- - Wednesday, November 9, 2016


While many polls gave Hillary Clinton favorable predictions prior to election day, there were polls available that pointed to yesterday’s result.

I averaged the difference between the margin of error and the leader’s percentage in polls from six battleground states: Florida, Ohio, North Carolina, Pennsylvania, Wisconsin and Michigan. All polls presented Donald Trump, Mrs. Clinton and at least third-party challengers Jill Stein or Gary Johnson. The polls were generally conducted from the last week of October through Nov. 8 and published online.

Half of the averages were correct in predicting the winner of that state. Florida polls gave Mr. Trump an average 1-percent lead, and he won. Mr. Trump had a 2-percent average lead in Ohio polls, and he won. He had an average 2.5-percent lead in North Carolina polls and won. Pennsylvania was essentially a tie, and Wisconsin and Michigan both gave Mrs. Clinton an average lead of around 2 percent. Three of these averages were correct, two were wrong and the tie was close. Four out of these six averages were at least close predictions.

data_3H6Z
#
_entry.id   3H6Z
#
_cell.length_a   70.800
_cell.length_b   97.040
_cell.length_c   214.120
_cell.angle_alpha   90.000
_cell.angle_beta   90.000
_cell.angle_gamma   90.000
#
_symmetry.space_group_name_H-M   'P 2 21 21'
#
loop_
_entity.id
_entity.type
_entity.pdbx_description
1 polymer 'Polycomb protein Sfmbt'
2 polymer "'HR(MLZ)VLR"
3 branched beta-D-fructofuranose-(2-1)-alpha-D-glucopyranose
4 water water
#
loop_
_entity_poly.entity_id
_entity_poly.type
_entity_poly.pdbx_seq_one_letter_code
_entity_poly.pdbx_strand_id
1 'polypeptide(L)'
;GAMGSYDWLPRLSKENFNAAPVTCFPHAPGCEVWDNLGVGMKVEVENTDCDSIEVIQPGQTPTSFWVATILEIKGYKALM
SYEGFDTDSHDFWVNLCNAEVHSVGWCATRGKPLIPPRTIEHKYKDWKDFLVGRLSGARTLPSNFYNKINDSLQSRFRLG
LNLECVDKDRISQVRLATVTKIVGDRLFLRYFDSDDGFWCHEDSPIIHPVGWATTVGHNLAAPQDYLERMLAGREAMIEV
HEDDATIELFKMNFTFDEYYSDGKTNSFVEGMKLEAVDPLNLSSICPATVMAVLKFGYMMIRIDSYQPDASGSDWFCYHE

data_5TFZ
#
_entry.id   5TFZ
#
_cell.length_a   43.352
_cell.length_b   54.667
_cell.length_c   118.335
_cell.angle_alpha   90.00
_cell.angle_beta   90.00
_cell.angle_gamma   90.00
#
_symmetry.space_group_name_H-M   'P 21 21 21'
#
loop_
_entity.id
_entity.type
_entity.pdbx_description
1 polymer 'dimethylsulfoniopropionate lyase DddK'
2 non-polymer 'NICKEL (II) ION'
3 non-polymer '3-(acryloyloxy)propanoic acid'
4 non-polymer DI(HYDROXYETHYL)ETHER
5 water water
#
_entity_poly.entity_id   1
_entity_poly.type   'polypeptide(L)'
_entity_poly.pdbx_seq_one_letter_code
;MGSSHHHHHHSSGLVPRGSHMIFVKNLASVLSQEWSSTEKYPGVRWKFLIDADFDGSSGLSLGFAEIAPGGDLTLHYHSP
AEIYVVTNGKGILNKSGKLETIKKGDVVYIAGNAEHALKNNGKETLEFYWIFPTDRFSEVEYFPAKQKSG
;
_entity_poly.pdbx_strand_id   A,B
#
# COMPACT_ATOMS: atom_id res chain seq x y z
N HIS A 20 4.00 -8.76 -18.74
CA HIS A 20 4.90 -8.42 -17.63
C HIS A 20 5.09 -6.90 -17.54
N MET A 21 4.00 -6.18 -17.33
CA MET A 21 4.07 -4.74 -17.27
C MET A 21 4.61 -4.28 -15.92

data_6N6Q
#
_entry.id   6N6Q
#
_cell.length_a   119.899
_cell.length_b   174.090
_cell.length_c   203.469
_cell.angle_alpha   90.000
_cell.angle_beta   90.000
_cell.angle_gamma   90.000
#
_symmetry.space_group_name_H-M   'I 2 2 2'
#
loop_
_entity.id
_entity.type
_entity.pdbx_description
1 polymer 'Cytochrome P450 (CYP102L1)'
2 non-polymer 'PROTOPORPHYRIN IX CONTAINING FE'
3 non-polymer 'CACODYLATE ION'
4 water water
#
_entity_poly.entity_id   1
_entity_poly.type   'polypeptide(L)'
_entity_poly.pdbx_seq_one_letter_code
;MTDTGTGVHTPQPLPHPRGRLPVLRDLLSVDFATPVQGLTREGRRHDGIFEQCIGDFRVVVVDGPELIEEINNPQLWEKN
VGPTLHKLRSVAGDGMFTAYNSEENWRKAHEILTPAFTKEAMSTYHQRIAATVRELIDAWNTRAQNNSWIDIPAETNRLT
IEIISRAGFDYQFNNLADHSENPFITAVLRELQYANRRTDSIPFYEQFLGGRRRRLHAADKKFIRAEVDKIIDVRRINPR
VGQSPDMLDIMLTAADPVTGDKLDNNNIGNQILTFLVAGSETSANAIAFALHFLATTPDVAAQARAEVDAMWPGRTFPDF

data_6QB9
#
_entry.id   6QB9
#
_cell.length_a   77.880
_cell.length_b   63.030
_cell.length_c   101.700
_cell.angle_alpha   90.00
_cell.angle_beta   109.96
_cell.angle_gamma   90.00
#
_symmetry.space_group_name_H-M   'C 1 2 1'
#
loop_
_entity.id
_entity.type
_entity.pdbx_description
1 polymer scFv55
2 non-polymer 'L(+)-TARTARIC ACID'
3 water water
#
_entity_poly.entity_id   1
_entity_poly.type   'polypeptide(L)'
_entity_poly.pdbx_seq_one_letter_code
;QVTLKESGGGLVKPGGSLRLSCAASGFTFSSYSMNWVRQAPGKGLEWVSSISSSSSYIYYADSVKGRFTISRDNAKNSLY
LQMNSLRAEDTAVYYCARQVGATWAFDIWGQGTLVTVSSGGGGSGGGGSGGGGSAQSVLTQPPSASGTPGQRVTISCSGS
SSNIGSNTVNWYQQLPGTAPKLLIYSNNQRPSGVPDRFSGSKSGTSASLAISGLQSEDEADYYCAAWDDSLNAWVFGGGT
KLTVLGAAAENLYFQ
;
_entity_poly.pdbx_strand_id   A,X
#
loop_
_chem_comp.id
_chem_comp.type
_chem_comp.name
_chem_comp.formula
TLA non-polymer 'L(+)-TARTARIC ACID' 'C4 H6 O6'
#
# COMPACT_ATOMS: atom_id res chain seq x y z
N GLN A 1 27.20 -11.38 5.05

Political strategists should heed state-wide polls with more than two candidates. This election showed that such polls can predict how a state will vote. In the next election, strategists should focus on the most accurate polls available.



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